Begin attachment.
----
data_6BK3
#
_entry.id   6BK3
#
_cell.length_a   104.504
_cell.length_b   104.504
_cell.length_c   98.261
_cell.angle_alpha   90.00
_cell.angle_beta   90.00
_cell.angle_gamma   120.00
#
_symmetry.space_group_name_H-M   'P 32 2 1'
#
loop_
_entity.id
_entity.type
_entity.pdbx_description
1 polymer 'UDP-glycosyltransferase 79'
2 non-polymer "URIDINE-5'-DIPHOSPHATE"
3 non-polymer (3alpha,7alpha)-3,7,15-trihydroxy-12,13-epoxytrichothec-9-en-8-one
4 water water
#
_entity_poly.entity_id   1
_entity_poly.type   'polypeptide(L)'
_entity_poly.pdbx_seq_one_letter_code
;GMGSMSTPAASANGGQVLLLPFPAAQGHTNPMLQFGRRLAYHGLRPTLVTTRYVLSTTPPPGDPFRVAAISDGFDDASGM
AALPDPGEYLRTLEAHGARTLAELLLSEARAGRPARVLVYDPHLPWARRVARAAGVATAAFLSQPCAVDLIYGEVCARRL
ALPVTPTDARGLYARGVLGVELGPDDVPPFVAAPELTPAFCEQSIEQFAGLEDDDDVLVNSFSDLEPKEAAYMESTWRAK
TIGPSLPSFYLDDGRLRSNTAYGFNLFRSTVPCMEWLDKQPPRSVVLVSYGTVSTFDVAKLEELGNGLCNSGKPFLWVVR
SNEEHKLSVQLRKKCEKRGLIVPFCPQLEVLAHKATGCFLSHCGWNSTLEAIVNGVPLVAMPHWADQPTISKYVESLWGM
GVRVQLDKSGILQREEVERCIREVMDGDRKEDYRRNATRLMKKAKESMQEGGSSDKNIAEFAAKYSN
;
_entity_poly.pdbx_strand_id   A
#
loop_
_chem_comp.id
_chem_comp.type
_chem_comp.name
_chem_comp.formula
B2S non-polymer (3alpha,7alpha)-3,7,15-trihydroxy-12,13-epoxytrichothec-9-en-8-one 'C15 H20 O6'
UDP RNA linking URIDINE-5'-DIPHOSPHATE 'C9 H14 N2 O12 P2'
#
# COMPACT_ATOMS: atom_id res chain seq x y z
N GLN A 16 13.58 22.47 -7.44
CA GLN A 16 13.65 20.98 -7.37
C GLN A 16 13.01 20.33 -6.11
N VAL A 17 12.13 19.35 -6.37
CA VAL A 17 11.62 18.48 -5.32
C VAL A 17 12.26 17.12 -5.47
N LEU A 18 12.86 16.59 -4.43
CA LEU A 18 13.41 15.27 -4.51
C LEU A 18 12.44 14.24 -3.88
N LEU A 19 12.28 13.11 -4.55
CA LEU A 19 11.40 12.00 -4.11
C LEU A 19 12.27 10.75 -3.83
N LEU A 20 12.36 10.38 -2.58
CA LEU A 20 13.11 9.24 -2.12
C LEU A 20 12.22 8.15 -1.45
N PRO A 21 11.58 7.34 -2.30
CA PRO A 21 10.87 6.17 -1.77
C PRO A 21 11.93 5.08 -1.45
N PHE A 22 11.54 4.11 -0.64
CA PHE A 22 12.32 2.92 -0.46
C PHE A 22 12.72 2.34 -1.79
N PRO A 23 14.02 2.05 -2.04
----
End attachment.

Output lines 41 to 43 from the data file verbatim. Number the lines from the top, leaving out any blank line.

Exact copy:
UDP RNA linking URIDINE-5'-DIPHOSPHATE 'C9 H14 N2 O12 P2'
#
# COMPACT_ATOMS: atom_id res chain seq x y z